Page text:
Trailing on the coat-tails of recent indie-quirk successes Little Miss Sunshine and Juno, Smart People, a new film starring Ellen Page and Dennis Quaid does little to change the formula that made those films so popular with audiences.
Professor Lawrence Wetherhold (Dennis Quaid) is bored. Bored with his students, his English department tenure at the local university, his family and life in general. Still in mourning after the untimely death of his wife and wandering through life in a daze, he leaves his car haphazardly across two parking spots and gets concussed after falling over the fence at the impound lot. Waking up in hospital, his doctor, Janet, played by an oddly-miscast Sarah Jessica Parker, informs him that he won’t be allowed to drive for 12 months.
Enter Chuck (Thomas Hayden Church), his goofy, unkempt adopted brother who acts as a chauffeur, bussing around Lawrence and his straight-laced young Republican daughter Vanessa (Ellen Page) in exchange for a place to stay. Two distinct relationships emerge: Vanessa and Chuck develop a sibling bond as he tries to show her how to step out of her academic rigour and have a little fun, and romance abounds when Lawrence and Janet become comfortable around one another. Much like the film itself, both relationships are stunted and slow-moving, due to the massive lack of interpersonal skills in the Wetherhold family gene-pool.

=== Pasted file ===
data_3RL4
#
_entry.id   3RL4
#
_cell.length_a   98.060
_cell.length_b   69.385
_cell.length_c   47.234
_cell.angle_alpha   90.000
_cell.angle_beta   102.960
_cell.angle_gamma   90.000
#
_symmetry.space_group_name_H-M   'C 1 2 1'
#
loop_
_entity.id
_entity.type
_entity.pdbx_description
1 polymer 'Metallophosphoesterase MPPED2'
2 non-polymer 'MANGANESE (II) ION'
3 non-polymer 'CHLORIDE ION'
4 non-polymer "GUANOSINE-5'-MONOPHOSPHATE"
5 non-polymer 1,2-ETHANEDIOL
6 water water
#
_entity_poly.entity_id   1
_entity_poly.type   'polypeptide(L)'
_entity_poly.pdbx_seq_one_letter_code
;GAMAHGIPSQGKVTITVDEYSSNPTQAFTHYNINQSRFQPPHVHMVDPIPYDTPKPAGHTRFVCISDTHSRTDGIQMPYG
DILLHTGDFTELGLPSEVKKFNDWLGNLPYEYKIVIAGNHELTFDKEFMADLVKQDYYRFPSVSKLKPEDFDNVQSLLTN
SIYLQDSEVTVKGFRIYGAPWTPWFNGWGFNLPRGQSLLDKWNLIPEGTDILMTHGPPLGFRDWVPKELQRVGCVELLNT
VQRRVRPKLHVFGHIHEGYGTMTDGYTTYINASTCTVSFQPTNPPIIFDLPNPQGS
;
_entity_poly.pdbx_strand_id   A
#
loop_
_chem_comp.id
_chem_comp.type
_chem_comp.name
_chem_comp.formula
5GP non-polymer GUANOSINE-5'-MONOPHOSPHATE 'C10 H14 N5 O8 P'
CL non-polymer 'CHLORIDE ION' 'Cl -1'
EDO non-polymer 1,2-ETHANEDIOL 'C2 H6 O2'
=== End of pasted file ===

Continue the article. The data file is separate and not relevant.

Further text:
Smart People tries for its academically-minded characters to be witty like Jeff Daniels’ patriarch in The Squid and the Whale, and sassy like the titular character in Juno, and it succeeds, although it’s not quite as smooth a ride as either of those two films. Ellen Page shines in her now typecast role of an overly-mature talkative adolescent trying to deal with problems beyond her control, and a moustachioed Thomas Hayden Church brings well-needed comic relief, a respite from the more emotional and intimate scenes with Janet and Lawrence.
Smart People is both witty and sensitive, a fun family-friendly comedy with enough highbrow humour to keep audiences entertained across the board.
Reviewed by Hugh Lily.